The devil in the details: The federal government seeks specific feedback about replacing blanket 4(d) protections with special rules for each species listed as threatened. It also seeks feedback regarding a timeframe for finalizing any rules, after which the rule would be dropped and the process restarted before any decision could be made. Replacing blanket protections with special protections and drop rules will significantly reduce protections for threatened species, especially given the dwindling resources allocated to the Fish and Wildlife Service.



Critical Area III: Weakening the role that biological assessment and science play in listing decisions

Revision of Regulations for Interagency Cooperation. This proposed rule change will weaken the role that biological evidence and science play in listing decisions.

  • What it says: "We, FWS and NMFS (collectively referred to as the “Services” or “we”), propose to amend portions of our regulations that implement section 7 of the Endangered Species Act of 1973, as amended. The Services are proposing these changes to improve and clarify the interagency consultation processes and make them more efficient and consistent."
  • What it means: The Endangered Species Act currently directs all Federal agencies to work to conserve endangered and threatened species and to use their authorities to further the purposes of the Act. The proposed changes to Section 7 weaken the requirement that Federal agencies consult with the U.S. Fish and Wildlife Service when any action an agency carries out, funds, or authorizes may affect a listed endangered or threatened species.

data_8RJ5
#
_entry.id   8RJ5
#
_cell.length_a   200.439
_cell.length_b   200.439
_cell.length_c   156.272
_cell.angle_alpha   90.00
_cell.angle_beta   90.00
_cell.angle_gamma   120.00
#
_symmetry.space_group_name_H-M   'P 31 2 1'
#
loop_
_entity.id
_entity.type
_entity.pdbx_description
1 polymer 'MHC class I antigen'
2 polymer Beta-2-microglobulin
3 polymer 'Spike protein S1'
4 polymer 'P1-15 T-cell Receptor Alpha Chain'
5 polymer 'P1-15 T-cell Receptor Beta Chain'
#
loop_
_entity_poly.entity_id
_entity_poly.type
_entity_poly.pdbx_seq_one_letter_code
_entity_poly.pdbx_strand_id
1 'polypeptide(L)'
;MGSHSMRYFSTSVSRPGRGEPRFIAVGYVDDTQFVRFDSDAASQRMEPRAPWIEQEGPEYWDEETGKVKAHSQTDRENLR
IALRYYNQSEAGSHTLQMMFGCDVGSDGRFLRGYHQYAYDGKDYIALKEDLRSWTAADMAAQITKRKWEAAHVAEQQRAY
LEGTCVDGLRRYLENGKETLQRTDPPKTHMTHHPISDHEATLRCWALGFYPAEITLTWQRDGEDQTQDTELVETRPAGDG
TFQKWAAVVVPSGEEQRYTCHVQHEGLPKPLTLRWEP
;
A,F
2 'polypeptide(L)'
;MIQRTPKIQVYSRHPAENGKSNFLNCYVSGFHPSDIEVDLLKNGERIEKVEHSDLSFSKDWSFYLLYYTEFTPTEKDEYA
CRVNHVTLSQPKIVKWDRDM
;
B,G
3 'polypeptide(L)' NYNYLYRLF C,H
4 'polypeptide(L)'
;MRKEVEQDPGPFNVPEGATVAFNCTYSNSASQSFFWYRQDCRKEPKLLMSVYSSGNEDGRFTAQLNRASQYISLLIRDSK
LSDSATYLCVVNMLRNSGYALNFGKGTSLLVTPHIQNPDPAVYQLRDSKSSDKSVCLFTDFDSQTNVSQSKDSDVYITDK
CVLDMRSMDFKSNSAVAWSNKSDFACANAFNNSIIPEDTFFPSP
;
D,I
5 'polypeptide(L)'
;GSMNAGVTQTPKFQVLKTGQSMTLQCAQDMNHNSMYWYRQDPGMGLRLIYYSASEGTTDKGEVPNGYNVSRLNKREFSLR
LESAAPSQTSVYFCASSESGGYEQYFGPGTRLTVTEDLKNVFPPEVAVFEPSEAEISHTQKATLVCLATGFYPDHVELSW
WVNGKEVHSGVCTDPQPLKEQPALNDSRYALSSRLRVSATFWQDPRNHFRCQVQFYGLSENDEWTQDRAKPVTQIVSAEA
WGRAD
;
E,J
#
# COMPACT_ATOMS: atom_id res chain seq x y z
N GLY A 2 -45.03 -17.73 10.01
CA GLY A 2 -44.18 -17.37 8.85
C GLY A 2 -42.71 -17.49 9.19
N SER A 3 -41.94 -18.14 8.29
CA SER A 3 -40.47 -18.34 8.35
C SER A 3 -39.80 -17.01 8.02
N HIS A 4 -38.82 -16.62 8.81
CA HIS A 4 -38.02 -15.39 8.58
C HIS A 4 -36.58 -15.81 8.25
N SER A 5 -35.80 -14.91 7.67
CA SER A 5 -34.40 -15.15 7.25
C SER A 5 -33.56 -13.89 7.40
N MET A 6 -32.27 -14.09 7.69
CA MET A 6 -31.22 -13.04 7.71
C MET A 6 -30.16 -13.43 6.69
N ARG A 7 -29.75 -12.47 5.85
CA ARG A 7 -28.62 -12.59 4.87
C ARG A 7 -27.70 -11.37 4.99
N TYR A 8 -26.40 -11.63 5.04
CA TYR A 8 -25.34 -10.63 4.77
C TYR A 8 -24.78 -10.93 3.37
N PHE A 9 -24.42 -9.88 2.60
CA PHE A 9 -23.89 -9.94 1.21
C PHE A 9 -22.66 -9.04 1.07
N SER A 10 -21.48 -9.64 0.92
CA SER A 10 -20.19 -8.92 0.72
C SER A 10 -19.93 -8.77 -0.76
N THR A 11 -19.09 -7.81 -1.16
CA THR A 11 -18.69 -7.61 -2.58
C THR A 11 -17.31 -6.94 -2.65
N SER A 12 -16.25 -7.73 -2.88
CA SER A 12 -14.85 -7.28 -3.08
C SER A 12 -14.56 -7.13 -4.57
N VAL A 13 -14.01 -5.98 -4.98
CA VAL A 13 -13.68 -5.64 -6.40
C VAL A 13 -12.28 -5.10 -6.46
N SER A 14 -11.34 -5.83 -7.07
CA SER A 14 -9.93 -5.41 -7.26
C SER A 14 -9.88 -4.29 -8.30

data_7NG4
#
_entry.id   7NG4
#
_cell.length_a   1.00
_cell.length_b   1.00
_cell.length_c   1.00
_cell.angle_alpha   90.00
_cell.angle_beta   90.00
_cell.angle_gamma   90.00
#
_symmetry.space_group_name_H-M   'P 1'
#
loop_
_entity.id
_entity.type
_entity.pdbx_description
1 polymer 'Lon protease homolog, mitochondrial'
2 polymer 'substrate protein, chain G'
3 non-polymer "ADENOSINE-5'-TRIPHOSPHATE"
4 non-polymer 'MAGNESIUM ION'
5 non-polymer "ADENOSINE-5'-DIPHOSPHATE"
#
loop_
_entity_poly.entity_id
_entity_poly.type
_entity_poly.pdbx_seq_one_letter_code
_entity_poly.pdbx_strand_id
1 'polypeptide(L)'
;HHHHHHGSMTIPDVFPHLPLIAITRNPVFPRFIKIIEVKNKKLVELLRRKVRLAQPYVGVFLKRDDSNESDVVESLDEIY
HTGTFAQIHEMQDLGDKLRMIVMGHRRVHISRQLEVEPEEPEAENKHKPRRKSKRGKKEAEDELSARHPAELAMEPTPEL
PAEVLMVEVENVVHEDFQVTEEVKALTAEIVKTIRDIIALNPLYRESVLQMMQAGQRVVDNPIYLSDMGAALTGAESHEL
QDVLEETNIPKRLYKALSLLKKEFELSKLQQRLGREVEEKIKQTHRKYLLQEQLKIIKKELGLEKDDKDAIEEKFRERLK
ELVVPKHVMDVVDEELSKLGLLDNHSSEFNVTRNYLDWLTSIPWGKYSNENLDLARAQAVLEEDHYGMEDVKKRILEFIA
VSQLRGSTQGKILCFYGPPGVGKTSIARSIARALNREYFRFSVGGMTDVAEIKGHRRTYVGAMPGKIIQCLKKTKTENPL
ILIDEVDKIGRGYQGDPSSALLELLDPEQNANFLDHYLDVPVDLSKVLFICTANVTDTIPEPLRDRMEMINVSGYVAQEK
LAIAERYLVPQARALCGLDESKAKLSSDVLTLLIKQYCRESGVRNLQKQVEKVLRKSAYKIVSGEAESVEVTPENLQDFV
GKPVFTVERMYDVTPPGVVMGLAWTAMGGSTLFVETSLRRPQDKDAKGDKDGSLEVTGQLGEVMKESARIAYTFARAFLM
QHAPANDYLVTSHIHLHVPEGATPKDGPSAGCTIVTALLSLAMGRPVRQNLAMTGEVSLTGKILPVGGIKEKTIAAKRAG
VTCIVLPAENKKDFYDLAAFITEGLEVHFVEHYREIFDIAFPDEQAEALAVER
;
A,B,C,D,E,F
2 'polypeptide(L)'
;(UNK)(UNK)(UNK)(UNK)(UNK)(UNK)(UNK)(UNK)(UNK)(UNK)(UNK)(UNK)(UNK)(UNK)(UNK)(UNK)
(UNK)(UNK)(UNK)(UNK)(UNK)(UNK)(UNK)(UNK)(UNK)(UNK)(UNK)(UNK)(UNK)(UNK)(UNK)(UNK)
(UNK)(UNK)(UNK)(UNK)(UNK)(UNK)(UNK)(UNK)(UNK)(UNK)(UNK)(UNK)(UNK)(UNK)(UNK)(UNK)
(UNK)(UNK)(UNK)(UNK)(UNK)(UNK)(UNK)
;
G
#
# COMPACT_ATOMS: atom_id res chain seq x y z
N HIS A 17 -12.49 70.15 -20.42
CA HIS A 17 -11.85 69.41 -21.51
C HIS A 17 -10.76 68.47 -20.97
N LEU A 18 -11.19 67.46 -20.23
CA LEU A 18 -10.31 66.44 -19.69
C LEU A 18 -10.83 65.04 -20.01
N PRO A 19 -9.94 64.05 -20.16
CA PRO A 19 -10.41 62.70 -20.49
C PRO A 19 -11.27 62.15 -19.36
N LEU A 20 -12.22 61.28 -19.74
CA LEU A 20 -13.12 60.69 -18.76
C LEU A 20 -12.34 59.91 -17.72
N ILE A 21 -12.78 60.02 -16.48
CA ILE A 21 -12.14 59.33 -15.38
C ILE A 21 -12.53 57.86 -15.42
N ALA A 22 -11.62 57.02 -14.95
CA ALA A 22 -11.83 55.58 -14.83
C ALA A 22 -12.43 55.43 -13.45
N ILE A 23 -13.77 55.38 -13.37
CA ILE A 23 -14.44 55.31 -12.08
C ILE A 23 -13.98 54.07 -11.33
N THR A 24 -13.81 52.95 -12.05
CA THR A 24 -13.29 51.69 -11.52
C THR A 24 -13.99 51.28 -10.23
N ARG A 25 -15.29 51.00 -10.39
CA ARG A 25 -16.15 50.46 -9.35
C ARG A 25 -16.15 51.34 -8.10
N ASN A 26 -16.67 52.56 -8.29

• Why it's important: When a Federal agency determines that its action is likely to adversely affect a listed species, the agency submits a request for formal consultation to the Fish and Wildlife Service. Formal consultation includes sharing information about the project and species likely to be affected by the action. Once formal consultation is done, the Service prepares a biological opinion on whether the proposed activity will jeopardize the continued existence of a listed species. The Section 7 Rule mandates consultation and produces listing decisions based on the best available biological science. Rolling it back will reduce the role that science-based evidence plays in making listing decisions and minimize the role of the US Fish and Wildlife Service in conserving America's wildlife and plants for the public good.